What turntable did you buy? I have a Rega…

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      • I bought the Audio Technica AT-LP120. Based on weeks of research & solicited opinions from people who know more about audio components than I do, as well as my spending limit, this model met most of my criteria. My only disappointment is that it doesn’t have auto-return, but that’s something I’m living with. Otherwise it looks & sounds excellent, and certainly an improvement on my 30+ year old Onkyo which was past its prime. I was told that I should get a Rega or Thorens, but both were out of my price range.

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      • Looks good – and more expensive (I think) than a Rega!

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      • Really? I was told by some “experts” that the only way to get a Rega for less than $400 was to find a used one. I actually spent more than I wanted to for the Audio Technica but it came so highly recommended that I decided to splurge (and nothing cheaper appealed to me).

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      • Maybe the import prices are higher – they are made up the road from me, so they may be cheaper here. The AT looks very nice – always good to spend slightly more than you wanted to – I think you end up being happy about it in the end…

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    • Hello, I have a Zeppelin 111 2401 002 Stereo & thinking of selling it. The record is in good condition.

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  2. Wow! I had no idea there might be some valuables in the basement. Hubby is a Zep fan, and I think we have pre-80s US pressings. I’ll have to check. Now, if only my Thompson Twins and Shalimar vinyl was so coveted…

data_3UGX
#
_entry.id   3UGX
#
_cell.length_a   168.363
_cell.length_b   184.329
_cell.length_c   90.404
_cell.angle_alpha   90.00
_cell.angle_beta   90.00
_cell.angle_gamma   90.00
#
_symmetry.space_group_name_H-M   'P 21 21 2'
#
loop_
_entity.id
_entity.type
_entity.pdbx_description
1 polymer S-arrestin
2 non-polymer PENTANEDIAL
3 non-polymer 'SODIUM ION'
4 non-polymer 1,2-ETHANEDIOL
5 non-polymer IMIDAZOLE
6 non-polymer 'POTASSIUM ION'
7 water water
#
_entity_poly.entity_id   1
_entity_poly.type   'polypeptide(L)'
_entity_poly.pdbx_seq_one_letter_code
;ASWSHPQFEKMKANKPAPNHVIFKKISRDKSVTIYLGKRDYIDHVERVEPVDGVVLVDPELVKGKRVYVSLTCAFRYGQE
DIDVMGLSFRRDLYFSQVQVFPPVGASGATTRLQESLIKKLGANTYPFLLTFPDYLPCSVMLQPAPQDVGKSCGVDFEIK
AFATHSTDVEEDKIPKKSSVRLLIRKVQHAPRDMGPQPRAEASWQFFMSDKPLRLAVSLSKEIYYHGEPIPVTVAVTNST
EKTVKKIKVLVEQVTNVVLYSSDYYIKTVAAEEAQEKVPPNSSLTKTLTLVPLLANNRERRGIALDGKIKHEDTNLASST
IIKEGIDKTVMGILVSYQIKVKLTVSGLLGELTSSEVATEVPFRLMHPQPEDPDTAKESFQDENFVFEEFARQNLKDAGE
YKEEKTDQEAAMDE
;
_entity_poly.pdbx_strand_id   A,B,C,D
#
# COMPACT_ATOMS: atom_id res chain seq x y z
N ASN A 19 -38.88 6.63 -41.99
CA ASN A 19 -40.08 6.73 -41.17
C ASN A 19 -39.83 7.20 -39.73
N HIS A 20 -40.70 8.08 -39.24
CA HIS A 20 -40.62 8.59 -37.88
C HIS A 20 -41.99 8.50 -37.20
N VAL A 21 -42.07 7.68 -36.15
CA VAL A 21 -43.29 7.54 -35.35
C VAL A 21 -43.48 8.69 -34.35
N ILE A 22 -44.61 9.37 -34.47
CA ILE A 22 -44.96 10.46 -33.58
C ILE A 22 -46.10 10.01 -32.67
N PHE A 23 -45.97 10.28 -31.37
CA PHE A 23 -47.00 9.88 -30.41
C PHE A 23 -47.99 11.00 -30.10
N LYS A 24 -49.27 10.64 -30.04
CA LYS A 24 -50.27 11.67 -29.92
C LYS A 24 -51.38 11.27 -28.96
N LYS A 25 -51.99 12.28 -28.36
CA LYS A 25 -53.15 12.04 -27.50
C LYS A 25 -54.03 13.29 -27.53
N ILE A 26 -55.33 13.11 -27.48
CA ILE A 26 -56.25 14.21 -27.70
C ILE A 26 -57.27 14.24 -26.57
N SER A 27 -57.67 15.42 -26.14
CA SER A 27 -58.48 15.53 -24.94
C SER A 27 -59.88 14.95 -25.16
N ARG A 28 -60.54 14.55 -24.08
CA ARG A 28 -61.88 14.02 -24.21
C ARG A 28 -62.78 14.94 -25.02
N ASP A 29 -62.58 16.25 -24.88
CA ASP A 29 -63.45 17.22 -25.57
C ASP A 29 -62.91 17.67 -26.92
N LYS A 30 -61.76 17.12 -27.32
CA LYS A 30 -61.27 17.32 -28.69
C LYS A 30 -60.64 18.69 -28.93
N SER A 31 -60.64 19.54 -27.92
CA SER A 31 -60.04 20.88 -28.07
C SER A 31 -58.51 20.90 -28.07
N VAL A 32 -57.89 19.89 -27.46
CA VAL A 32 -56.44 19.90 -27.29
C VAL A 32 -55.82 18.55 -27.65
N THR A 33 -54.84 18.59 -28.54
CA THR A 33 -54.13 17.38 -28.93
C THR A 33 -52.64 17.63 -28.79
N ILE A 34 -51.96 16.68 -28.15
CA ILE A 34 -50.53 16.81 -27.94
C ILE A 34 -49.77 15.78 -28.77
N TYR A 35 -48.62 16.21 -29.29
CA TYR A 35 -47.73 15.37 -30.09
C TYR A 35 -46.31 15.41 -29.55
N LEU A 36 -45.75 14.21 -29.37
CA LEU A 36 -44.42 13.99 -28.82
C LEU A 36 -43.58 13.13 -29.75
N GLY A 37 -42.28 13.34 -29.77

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  3. Hugely impressed by your knowledge. Have all the albums on vinyl, though I have no idea about their desirability. and listen to Zep, like everything else these days on my iTunes.

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  4. The funny thing about the Led Zep II’s that jumped all over the place – they’re now considered the “must have” version. The story goes that the turntables of the day couldn’t handle the dynamics and people were returning them left, right and centre. Today’s equipment can handle these pressings and I can attest to the fact that they sound amazing. Look for an “RL” in the runout groove (Robert Ludwig).

    I’ll go put my anorak back on now.

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    • Is that right? That’s excellent – thank you for sharing this. Anoraks always welcome here, especially when they give us information like that!

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    • The evidence of the potential superiority of audio of the first USA pressings over the first UK pressings is right on the UK red/plum coloured Atlantic labels. The UK label states, just above the spindle hole: Under license from Atlantic Recording Corpn., U.S.A. and, at 6 o’clock, Polydor Records Limited. Led Zeppelin, or more specifically, Jimmy Page, negotiated their recording contract with Atlantic Records USA; there are several interviews with Page that confirm this business deal. Because of this deal, all Led Zeppelin master tapes reside in a vault somewhere in the USA (likely, New York area). No record label would ever send the original master tape anywhere in the world, especially for a group that sold multi-millions of physical formats like LZ. So, at best, the UK pressings have started with a duplication of the master tape, not the original master tape itself. But this does not necessarily mean the UK pressings are inferior audio. There are so many manufacturing stages between transferring a tape (whatever its origins) to the final, pressed vinyl. Their manager, Peter Grant, claims they started Swan Song Records as much to quality control the manufacturing of their vinyl records. At the pressing plant Grant saw that, in the final stage of manufacturing, an acid cleansing bath for classical records was renewed every 10 days. Rock album baths were changed at over far longer periods, so Grant had them change the baths as often fro LZ vinyl records.

      Liked by 1 person